Martin Milner, Star of ‘Adam 12’ and ‘Route 66,’ Dead at 83

Martin Milner Dead


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Martin Milner, who starred on TV on “Adam-12” with Kent McCord and, earlier, on “Route 66” with George Maharis, died Sunday night, Diana Downing, a representative for his fan page, confirmed. He was 83.

Milner was also known for his roles as a jazz guitarist in the brilliant 1957 film “Sweet Smell of Success” and in the 1967 camp classic “Valley of the Dolls.”

Milner began acting in movies while a teen, after his father got him an agent, first appearing in the 1947 classic “Life With Father.” The film starred William Powell and Irene Dunne, and thus Milner, along with his co-star Elizabeth Taylor, bridged the generations in Hollywood between the golden age and contemporary era.

He appeared as Officer Pete Molloy alongside Kent McCord’s Officer Jim Reed in NBC’s “Adam-12” from 1968-75. Molloy was the seasoned, savvy veteran bringing along Reed who was, at first, a rookie.

The innovative series had a more realistic quality than previous cop shows: The partners, on which the show narrowly focused, would patrol with no idea what they would encounter through the course of the day, and viewers got to witness the highs and lows in their lives.

Milner had a long association with Jack Webb, whose Mark VII Ltd. produced “Adam-12” and had produced “Dragnet” since 1951. After Webb and Milner met on the set of the movie “Halls of Montezuma” in 1950, Webb cast Milner in various roles on “Dragnet” in the early ’50s, first on radio and then when the crime drama transitioned to TV, where Milner appeared in six episodes of “Dragnet” from 1952-55.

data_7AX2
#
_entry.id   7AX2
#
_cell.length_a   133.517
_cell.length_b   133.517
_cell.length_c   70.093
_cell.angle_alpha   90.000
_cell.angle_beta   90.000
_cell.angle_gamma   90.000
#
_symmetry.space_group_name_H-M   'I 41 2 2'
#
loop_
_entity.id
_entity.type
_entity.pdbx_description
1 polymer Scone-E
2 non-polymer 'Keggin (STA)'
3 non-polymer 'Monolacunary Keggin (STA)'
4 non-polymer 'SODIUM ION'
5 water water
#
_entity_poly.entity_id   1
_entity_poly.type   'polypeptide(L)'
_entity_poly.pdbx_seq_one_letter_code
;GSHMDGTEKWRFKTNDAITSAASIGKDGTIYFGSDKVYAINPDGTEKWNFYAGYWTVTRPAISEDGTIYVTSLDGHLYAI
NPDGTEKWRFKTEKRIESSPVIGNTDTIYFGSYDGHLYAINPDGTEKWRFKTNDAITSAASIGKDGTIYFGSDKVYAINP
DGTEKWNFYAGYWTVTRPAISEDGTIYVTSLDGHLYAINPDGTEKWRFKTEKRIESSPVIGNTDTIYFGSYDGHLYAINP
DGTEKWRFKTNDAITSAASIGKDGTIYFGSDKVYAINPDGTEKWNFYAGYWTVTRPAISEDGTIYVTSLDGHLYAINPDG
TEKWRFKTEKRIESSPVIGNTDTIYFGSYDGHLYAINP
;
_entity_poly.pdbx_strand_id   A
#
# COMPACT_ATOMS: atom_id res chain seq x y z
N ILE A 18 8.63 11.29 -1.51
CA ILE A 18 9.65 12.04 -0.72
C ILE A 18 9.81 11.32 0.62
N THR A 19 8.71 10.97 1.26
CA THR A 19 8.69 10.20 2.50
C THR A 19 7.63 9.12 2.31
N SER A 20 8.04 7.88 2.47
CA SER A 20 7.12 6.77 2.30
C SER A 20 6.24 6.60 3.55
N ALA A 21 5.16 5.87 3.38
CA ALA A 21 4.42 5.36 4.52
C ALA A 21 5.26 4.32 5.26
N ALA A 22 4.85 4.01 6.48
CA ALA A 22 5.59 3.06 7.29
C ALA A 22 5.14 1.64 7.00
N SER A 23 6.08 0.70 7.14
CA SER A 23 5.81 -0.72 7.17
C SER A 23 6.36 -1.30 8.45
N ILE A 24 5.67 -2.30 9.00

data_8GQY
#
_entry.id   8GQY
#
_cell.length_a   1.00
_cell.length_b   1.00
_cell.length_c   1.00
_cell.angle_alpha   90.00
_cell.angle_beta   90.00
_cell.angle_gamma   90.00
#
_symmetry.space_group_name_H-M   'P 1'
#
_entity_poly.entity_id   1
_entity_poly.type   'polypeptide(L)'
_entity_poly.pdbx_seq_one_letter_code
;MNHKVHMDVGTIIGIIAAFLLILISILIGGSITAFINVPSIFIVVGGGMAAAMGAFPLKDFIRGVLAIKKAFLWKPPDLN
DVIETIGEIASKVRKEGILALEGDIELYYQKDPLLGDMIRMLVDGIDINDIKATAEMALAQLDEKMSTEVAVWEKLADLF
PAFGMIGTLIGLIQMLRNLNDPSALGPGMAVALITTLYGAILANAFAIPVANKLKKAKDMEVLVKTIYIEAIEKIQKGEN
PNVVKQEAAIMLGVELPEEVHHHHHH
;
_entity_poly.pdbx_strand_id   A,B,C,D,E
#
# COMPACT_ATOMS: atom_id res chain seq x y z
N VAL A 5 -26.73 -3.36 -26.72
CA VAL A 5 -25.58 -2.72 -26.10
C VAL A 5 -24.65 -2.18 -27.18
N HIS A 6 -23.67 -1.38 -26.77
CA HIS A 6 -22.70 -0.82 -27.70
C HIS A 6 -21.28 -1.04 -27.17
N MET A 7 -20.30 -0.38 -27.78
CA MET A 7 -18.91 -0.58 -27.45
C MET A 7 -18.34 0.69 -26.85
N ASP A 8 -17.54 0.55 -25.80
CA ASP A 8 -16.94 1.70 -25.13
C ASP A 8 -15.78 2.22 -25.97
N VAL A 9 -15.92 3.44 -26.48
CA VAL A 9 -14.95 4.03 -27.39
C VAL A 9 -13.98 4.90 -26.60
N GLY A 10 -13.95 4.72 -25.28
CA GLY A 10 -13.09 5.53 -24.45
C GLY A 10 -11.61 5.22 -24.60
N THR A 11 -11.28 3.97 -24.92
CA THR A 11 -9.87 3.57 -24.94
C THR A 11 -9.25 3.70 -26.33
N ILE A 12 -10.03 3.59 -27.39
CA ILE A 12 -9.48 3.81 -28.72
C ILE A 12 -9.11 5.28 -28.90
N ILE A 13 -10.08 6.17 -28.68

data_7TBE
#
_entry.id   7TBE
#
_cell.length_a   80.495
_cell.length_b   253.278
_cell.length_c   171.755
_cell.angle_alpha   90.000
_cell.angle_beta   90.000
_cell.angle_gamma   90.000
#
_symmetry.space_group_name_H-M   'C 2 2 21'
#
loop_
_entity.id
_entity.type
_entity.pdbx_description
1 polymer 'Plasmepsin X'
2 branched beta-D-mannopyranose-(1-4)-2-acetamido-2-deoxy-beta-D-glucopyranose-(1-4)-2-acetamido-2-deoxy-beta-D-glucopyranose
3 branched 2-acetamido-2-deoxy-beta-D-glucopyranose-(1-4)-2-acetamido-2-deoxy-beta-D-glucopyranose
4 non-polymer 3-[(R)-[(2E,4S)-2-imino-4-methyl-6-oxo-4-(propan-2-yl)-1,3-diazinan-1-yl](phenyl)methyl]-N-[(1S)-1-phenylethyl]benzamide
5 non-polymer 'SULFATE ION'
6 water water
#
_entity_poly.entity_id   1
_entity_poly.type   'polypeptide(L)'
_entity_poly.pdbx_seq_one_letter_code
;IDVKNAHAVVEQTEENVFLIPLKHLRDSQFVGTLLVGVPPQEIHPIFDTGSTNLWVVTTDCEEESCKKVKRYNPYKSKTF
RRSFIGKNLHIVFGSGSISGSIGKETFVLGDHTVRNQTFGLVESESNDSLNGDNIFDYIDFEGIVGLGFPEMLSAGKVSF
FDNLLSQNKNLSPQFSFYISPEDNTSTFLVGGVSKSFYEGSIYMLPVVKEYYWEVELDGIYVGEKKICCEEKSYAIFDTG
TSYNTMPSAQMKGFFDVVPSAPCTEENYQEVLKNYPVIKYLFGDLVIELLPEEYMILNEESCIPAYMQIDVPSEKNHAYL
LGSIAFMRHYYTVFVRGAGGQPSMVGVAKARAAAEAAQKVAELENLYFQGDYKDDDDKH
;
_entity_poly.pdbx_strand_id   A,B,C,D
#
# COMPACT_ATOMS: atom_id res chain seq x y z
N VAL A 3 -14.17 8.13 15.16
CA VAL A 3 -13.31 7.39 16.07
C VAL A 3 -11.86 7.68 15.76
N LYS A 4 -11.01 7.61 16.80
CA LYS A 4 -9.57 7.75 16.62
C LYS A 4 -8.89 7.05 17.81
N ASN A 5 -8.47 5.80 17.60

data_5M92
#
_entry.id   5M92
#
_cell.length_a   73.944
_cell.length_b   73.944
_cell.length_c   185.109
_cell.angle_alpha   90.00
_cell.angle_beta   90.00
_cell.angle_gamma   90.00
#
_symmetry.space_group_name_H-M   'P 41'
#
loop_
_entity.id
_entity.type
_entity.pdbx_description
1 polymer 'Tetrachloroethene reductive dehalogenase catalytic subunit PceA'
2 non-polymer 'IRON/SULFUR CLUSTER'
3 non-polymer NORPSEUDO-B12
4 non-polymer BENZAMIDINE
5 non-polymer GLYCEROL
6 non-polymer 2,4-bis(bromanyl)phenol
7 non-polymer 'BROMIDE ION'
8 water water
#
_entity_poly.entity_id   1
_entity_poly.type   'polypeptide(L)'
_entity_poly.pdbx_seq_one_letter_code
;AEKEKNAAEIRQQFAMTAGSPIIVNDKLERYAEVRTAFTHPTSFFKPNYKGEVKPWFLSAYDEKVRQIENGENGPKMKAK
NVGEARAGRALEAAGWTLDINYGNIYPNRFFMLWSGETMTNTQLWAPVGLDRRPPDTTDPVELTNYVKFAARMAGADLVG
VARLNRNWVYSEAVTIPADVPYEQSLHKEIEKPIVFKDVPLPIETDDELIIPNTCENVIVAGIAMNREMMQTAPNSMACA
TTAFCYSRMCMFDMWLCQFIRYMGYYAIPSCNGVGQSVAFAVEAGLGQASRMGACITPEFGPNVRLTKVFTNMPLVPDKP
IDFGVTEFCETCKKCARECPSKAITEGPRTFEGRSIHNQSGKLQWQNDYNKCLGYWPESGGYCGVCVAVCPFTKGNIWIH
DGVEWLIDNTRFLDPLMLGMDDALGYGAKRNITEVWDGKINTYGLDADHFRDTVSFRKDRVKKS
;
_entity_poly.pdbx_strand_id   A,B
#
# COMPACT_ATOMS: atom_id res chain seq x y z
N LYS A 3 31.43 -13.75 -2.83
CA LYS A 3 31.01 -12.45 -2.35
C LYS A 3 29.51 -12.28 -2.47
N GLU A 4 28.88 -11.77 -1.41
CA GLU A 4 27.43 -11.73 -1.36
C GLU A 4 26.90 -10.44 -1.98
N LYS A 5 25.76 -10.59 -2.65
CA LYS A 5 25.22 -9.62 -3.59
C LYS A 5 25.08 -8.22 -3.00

Milner even appeared as a drummer in the Webb-directed 1955 feature “Pete Kelly’s Blues.” (The actor did not know how to play the guitar, so he was not really playing in “Sweet Smell of Success.”)

Webb later chose Milner to star in “Adam-12” and directed the pilot episode; as a producer, Webb liked to do crossover episodes between his various series for promotional purposes; Officers Molloy and Reed were introduced on episodes of “Dragnet” and also appeared on episodes of the brief Mark VII show “The D.A.,” starring Robert Conrad, as well as on “Emergency.”

“Route 66” ran on CBS from 1960-64, about a decade before “Adam-12” and resolutely not produced by Webb: Written and lensed across North America and inspired by the spirit of Jack Kerouac’s “On the Road,” the series followed Milner’s Tod Stiles and George Maharis’ Buz Murdock as they traveled from town to town in a Corvette, exploring social issues and the changing cultural landscape.




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